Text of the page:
25 Comments

You’ll recall the little controversy last month when Ichiro Suzuki passed Pete Rose’s hit total. Specifically, when Ichiro’s Japanese and American hit total reached Rose’s American total of 4,256 and a lot of people talked about Ichiro being the new “Hit King.” You’ll also recall that Rose himself got snippy about it, wondering if people would now think of him as “the Hit Queen,” which he took to be disrespect.

There’s a profile of Ichiro over at ESPN the Magazine and reporter Marly Rivera asked Ichiro about that. Ichiro’s comments were interesting and quite insightful about how ego and public perception work in the United States:

I was actually happy to see the Hit King get defensive. I kind of felt I was accepted. I heard that about five years ago Pete Rose did an interview, and he said that he wished that I could break that record. Obviously, this time around it was a different vibe. In the 16 years that I have been here, what I’ve noticed is that in America, when people feel like a person is below them, not just in numbers but in general, they will kind of talk you up. But then when you get up to the same level or maybe even higher, they get in attack mode; they are maybe not as supportive. I kind of felt that this time.

There’s a hell of a lot of truth to that. Whatever professional environment you’re in, you’ll see this play out. If you want to know how you’re doing, look at who your enemies and critics are. If they’re senior to you or better-established in your field, you’re probably doing something right. And they’re probably pretty insecure and maybe even a little afraid of you.

The rest of the article is well worth your time. Ichiro seems like a fascinating, insightful and intelligent dude.

There will be no criminal charges arising out of Curt Schilling’s video game debacle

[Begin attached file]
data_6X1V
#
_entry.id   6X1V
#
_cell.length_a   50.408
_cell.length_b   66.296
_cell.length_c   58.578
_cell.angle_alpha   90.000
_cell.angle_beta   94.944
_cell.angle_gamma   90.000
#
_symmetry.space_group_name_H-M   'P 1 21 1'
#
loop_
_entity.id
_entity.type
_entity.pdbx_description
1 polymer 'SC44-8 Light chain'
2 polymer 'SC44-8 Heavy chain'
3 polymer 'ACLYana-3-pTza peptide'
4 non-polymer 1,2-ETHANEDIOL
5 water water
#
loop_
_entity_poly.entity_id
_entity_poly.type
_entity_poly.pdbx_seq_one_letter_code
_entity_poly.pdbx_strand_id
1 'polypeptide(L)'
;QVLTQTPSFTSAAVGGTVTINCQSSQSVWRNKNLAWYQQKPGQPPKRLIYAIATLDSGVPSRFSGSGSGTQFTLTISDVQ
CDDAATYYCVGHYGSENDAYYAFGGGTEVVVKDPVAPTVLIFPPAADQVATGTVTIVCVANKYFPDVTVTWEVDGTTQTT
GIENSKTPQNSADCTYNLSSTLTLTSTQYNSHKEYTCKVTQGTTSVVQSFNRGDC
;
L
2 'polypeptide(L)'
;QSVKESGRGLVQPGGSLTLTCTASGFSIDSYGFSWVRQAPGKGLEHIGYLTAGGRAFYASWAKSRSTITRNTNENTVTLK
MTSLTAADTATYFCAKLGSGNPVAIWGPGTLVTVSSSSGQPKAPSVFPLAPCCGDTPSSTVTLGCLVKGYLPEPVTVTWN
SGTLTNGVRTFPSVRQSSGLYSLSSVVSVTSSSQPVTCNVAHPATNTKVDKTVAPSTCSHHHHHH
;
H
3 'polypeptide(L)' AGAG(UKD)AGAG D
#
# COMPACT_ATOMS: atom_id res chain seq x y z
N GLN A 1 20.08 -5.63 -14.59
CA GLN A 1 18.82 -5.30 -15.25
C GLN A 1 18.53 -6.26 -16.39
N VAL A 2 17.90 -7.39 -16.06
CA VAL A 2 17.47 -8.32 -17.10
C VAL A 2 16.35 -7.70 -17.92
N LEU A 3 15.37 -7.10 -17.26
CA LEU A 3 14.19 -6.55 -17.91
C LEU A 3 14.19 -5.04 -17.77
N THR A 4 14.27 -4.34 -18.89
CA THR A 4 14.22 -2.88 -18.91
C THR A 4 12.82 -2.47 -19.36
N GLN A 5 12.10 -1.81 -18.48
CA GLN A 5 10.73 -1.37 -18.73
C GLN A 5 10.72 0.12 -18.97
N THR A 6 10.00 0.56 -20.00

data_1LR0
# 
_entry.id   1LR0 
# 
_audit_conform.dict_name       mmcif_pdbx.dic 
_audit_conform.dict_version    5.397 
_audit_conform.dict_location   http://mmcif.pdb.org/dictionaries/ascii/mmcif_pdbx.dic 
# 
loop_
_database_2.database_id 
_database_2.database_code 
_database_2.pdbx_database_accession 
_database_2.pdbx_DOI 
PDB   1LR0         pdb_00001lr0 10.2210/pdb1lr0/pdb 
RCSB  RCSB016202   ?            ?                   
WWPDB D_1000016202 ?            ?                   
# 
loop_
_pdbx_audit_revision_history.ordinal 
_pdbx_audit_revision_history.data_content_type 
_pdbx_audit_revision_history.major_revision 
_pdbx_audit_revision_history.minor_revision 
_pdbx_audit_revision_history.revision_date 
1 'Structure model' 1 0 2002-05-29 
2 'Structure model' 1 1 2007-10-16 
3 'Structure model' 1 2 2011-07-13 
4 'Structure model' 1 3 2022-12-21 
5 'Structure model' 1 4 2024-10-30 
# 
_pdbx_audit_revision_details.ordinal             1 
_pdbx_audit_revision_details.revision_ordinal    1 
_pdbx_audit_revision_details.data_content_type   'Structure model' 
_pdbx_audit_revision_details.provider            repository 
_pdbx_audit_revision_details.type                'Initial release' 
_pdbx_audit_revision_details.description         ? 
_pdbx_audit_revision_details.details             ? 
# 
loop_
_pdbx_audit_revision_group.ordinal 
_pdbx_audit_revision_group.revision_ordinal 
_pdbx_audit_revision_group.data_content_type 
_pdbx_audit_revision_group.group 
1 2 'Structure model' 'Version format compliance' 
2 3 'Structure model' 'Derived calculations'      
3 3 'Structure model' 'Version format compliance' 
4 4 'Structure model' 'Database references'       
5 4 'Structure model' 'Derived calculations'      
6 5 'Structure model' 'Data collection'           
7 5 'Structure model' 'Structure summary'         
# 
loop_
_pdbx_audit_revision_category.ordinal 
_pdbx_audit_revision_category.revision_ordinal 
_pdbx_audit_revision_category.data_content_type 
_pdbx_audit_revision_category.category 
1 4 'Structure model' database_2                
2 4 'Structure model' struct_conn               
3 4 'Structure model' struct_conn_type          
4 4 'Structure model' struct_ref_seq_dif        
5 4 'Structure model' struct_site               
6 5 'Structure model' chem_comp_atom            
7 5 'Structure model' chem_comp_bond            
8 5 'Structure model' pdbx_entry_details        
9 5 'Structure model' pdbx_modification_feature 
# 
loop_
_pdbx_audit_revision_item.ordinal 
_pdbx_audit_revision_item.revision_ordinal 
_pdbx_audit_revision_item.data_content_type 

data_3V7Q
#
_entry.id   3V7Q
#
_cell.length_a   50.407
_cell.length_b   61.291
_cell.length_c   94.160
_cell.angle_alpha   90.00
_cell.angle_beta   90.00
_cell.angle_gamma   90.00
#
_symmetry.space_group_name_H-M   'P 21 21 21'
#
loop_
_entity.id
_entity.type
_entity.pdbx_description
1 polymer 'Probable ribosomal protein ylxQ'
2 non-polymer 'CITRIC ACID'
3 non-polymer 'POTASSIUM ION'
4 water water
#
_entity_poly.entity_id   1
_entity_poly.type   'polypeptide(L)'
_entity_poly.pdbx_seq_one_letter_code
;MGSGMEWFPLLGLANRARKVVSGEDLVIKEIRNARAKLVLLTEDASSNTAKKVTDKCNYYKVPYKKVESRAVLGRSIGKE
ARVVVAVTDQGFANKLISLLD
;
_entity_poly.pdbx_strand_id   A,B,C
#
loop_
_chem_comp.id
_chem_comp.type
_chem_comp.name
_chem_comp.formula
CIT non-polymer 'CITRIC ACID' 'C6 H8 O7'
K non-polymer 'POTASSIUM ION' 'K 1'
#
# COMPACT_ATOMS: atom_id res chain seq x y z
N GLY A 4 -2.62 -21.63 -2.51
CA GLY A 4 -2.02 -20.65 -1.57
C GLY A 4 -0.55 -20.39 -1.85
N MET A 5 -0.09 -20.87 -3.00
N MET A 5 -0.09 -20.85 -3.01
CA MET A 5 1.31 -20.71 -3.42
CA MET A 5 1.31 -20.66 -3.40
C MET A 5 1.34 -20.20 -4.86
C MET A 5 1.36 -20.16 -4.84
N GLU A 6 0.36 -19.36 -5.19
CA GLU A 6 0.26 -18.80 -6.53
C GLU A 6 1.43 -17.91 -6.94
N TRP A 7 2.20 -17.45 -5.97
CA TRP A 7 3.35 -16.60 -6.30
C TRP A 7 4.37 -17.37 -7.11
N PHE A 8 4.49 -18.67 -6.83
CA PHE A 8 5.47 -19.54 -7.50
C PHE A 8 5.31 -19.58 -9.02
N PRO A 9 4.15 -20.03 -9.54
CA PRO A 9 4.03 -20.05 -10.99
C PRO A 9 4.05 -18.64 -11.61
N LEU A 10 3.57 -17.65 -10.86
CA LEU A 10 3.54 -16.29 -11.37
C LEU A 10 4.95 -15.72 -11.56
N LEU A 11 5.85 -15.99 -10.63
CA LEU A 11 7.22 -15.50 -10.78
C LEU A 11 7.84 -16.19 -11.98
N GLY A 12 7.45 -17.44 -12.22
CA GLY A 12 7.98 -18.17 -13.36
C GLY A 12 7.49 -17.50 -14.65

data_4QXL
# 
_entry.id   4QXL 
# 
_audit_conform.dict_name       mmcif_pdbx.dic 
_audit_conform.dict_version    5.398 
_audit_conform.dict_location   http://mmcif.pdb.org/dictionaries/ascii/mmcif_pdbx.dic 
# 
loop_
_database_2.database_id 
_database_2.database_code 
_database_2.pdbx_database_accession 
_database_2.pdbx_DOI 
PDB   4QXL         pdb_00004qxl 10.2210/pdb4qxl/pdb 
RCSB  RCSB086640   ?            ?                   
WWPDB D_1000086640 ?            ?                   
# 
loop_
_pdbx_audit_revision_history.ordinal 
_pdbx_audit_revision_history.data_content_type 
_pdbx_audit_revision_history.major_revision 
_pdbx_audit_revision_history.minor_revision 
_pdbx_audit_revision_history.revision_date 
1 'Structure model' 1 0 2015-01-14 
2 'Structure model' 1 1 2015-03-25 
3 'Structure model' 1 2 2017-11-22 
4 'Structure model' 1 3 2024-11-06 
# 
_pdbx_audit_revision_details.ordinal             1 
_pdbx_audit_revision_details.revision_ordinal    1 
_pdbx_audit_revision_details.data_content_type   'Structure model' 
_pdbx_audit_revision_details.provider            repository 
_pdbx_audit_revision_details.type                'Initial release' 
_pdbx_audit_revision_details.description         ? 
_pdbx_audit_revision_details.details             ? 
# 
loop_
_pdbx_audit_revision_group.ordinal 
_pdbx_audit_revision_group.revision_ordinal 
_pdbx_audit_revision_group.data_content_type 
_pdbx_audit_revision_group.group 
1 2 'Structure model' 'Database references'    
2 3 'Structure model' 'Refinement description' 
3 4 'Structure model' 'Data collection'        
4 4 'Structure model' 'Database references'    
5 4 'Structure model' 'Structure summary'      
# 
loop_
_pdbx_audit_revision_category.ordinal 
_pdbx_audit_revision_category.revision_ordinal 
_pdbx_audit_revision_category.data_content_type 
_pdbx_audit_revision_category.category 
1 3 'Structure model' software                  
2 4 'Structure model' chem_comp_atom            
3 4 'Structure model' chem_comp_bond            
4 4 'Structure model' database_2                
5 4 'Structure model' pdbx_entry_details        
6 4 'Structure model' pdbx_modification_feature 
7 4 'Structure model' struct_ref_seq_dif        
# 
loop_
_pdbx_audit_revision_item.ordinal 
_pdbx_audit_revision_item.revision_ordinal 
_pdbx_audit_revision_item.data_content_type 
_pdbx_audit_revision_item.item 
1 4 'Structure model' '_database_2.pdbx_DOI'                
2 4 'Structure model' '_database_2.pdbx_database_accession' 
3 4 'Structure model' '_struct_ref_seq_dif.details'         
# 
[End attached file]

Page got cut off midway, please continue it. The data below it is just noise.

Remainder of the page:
Curt Schilling
15 Comments

In 2012 Curt Schilling’s video game company, 38 Studios, delivered the fantasy role-playing game it had spent millions of dollars and countless man hours trying to deliver. And then the company folded, leaving both its employees and Rhode Island taxpayers, who underwrote much of the company’s operations via $75 million in loans, holding the bag.

The fallout to 38 Studios’ demise was more than what you see in your average business debacle. Rhode Island accused Schilling and his company of acts tantamount to fraud, claiming that it accepted tax dollars while withholding information about the true state of the company’s finances. Former employees, meanwhile, claimed — quite credibly, according to reports of the matter — that they too were lured to Rhode Island believing that their jobs were far more secure than they were. Many found themselves in extreme states of crisis when Schilling abruptly closed the company’s doors. For his part, Schilling has assailed Rhode Island politicians for using him as a scapegoat and a political punching bag in order to distract the public from their own misdeeds. There seems to be truth to everyone’s claims to some degree.

As a result of all of this, there have been several investigations and lawsuits into 38 Studios’ collapse. In 2012 the feds investigated the company and declined to bring charges. There is currently a civil lawsuit afoot and, alongside it, the State of Rhode Island has investigated for four years to see if anyone could be charged with a crime. Today there was an unexpected press conference in which it was revealed that, no, no one associated with 38 Studios will be charged with anything:

An eight-page explanation of the decision concluded by saying that “the quantity and qualify of the evidence of any criminal activity fell short of what would be necessary to prove any allegation beyond a reasonable doubt and as such the Rules of Professional Conduct precluded even offering a criminal charge for grand jury consideration.”

Schilling will likely crow about this on his various social media platforms, claiming it totally vindicates him. But, as he is a close watcher of any and all events related to Hillary Clinton, he no doubt knows that a long investigation resulting in a declination to file charges due to lack of evidence is not the same thing as a vindication. Bad judgment and poor management are still bad things, even if they’re not criminal matters.

Someone let me know if Schilling’s head explodes if and when someone points that out to him.